But then God drops the bombshell – what I want is a different kind of fasting. One which cares about others rather than yourself. One which rolls up sleeves and works for the benefit of others and the downfall of injustice. One which loves others instead of pointing violent fingers. That’s the way to get your prayers answered, says God. Live like that and I’ll hear and answer and bless you. It’s all about priorities, and as Jesus might say, loving your neighbours as you love yourselves. And that means living for their benefit, not just your own.

OT Lectionary

For those who want a change from the Gospel

Epiphany 4 – 1 Kings 17:8-16

One of the sermons I remember most clearly from my days growing up in a Baptist Church was on the text (and all the sermons were on a ‘text’) Mark 4:36 – ‘There were also other boats with him.’ Preachers seemed to delight in the obscurity of the verse God had supposedly given them, but this one really took the biscuit. The point was that it wasn’t just the disciples who benefitted from Jesus’ stilling of the storm. When God is alive and active it is not just about the church: there is what we might call ‘collateral blessing’. Other sailors who knew nothing of Jesus or his message were nevertheless helped and saved by Jesus’ ministry to his own people. When a local church is strong, the community is blessed. The story of Elijah which our lectionary gives us today is a kind of negative counterpart to this idea.

Back at the start of the chapter Elijah the Prophet has been called by God to confront the wicked and idolatrous King Ahab and to declare a drought throughout the land. Prophetic words had real power – just declaring something brought it into being. But the downside of a national drought is that the rain fails to fall on both the righteous and the unrighteous. But don’t worry, says God. There’s this little brook from which you can drink, and I’ve commanded some ravens to bring you food. Elijah isn’t immune from the drought, but he is cared for through it.

But then, presumably because of Ahab’s stubborn refusal to repent and restore water to his subjects, even Elijah’s little brook dried up. Again God spoke to him, and told him he had commanded a widow to feed him. So off he went to find her in the bustling North Western seaside town of Zarephath. The ravens, listed in Leviticus among the unclean birds, were replaced by a widow, among the poorest and most vulnerable people in the land. Her husband had died, and she only had a young son, unable to provide for her. We know nothing about her relationship with God, or whether or not she was expecting Elijah, but she too may well have been an innocent victim of the King’s evil intransigence. He obviously cared more about saving face himself than he did about the plight of his subjects. Who could imagine that the leaders of a nation would act like that? But the point is that both the righteous and the unrighteous suffer. Only through a miracle, though, are Elijah and the widow and her son provided for.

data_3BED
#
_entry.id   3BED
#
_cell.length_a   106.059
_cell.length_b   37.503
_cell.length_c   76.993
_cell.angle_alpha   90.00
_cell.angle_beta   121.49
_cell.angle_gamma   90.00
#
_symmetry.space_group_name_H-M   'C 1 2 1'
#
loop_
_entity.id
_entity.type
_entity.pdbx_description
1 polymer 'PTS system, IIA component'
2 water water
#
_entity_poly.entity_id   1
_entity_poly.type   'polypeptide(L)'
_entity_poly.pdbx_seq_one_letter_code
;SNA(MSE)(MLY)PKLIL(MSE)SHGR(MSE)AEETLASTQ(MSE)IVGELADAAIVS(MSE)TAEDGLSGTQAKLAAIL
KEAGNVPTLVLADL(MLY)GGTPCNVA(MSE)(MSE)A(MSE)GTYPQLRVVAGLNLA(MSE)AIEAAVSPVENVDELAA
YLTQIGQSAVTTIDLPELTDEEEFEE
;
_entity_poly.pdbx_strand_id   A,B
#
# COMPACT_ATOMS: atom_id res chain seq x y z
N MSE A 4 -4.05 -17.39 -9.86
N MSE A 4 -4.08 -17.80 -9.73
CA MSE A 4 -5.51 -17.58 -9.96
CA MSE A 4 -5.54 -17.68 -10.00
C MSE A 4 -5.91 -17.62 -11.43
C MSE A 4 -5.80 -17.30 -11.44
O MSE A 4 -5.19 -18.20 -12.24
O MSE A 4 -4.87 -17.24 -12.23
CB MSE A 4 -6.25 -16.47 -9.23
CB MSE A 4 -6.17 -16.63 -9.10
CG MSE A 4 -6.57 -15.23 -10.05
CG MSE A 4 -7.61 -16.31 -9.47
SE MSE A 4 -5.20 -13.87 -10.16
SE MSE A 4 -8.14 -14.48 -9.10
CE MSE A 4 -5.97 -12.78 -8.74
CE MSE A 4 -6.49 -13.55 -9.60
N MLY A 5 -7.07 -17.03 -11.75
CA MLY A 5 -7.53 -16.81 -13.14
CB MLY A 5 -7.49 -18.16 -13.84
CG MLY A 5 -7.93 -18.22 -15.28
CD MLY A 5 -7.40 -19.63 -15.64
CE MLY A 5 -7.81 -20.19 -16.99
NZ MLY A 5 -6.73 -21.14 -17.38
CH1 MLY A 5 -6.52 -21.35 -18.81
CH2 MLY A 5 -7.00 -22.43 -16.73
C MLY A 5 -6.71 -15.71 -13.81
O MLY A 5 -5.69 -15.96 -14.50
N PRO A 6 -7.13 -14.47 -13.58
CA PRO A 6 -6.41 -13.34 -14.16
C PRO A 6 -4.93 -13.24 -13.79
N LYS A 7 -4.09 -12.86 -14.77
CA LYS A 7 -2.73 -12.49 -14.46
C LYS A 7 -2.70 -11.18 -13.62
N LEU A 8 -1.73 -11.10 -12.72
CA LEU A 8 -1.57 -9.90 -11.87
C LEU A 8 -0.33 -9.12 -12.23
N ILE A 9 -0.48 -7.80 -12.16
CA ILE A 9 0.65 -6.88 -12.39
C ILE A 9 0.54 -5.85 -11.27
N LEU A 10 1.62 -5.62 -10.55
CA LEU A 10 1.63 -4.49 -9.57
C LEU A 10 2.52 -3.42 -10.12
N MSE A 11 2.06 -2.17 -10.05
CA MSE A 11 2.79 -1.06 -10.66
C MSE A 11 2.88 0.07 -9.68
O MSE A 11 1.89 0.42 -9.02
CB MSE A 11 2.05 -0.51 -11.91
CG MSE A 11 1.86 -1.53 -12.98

There is a fascinating resonance in this story with our own times, when many are going hungry and cold because of government policy, including Christians and non-Christians. If would be great if evil only ever rebounded on the heads of those who committed it, but life isn’t like that, and the innocent suffer along with (or at times instead of) the guilty. Yet we have seen God calling many who feel that they can ill afford it themselves to feed the hungry through foodbanks, and to clothe them and their children through clothes banks. We have seen a great upsurge in the way churches and secular organisations alike have responded to poverty, and it is often those at the poorer end of society who have been the most generous. And through it all, God has been at work. Back in the 1990s I was part of a church which ran what we would now call a foodbank, before anyone had heard of foodbanks, and the staff would testify to the regular multiplication of food by God. They know how many food bags they had prepared, but when they counted up the number of people who had come through the doors it often exceeded the resources they had ready. Their only explanation was that God had miraculously multiplied the food in their storeroom. This isn’t just a fairy story about Elijah: it is about God at work, as he is still at work today.

Note the contrast, though, with the Gospel reading for today, which has obviously driven the choice of this OT passage. Elijah received subsistence rations, just enough to keep him and his new family alive. But in the Messianic age to which this story points there is extreme abundance, more than a week’s worth of wine, not so that people can merely survive, but so that they can party like mad. We look to the time when evil and self-seeking will be ended once and for all, and when all God’s people will be fed at the heavenly banquet.